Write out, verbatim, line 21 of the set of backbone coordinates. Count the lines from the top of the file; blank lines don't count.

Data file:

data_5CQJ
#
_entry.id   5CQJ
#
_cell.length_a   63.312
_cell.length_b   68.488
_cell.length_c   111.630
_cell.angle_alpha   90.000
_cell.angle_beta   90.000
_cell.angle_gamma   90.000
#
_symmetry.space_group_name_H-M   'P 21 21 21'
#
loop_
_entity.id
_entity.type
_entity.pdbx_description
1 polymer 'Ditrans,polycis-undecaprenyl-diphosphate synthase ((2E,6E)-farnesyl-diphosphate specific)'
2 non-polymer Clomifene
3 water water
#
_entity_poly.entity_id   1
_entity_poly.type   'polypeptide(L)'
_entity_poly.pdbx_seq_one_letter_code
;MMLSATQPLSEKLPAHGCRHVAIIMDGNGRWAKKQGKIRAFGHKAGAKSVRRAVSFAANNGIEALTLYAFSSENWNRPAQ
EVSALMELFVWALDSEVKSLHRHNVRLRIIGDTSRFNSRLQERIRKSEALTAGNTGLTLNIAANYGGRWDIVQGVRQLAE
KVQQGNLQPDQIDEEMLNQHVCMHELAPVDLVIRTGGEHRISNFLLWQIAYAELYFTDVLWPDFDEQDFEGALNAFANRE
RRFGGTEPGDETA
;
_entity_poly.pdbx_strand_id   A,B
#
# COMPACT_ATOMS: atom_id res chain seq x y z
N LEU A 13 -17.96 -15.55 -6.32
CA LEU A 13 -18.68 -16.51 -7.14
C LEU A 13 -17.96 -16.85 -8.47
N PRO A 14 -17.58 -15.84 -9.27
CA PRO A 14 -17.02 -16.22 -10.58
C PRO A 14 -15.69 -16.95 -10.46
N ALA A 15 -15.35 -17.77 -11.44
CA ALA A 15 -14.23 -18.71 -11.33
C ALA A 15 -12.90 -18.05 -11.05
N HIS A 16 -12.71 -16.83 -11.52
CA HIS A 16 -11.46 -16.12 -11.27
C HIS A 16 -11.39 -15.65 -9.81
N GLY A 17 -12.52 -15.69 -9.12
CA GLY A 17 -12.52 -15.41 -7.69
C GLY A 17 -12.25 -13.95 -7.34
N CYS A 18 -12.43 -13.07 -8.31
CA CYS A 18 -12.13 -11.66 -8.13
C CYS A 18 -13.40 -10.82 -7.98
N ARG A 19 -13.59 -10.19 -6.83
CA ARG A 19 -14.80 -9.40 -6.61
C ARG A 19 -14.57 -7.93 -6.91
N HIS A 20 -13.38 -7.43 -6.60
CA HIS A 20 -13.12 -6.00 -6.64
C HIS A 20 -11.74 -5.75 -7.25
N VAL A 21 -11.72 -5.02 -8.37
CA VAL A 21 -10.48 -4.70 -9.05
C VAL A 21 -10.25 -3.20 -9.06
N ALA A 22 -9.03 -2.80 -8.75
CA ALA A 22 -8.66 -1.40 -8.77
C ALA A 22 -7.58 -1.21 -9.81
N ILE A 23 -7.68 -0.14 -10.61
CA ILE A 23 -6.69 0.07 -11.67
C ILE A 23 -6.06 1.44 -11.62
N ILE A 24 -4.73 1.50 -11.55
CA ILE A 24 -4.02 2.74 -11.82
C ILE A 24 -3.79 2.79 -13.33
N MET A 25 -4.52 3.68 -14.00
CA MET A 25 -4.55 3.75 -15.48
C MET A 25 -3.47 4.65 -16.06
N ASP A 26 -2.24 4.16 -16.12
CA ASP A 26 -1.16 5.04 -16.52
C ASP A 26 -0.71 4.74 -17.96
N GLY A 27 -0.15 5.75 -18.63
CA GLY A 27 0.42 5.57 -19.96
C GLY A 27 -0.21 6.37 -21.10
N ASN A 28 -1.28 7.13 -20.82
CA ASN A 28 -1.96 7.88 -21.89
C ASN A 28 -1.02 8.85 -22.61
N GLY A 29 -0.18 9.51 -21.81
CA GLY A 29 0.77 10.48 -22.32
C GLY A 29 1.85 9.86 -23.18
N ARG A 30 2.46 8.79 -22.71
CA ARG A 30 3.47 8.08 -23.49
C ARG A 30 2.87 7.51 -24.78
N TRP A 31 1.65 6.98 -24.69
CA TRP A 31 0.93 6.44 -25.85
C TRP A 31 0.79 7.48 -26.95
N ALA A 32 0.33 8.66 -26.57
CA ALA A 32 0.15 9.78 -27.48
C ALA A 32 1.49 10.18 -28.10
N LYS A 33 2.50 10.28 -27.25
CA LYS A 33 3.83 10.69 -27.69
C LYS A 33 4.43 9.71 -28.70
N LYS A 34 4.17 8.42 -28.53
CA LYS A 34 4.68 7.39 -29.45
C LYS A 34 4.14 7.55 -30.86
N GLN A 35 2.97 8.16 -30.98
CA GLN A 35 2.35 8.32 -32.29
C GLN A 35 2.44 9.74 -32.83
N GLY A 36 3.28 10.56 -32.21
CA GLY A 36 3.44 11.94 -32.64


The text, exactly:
#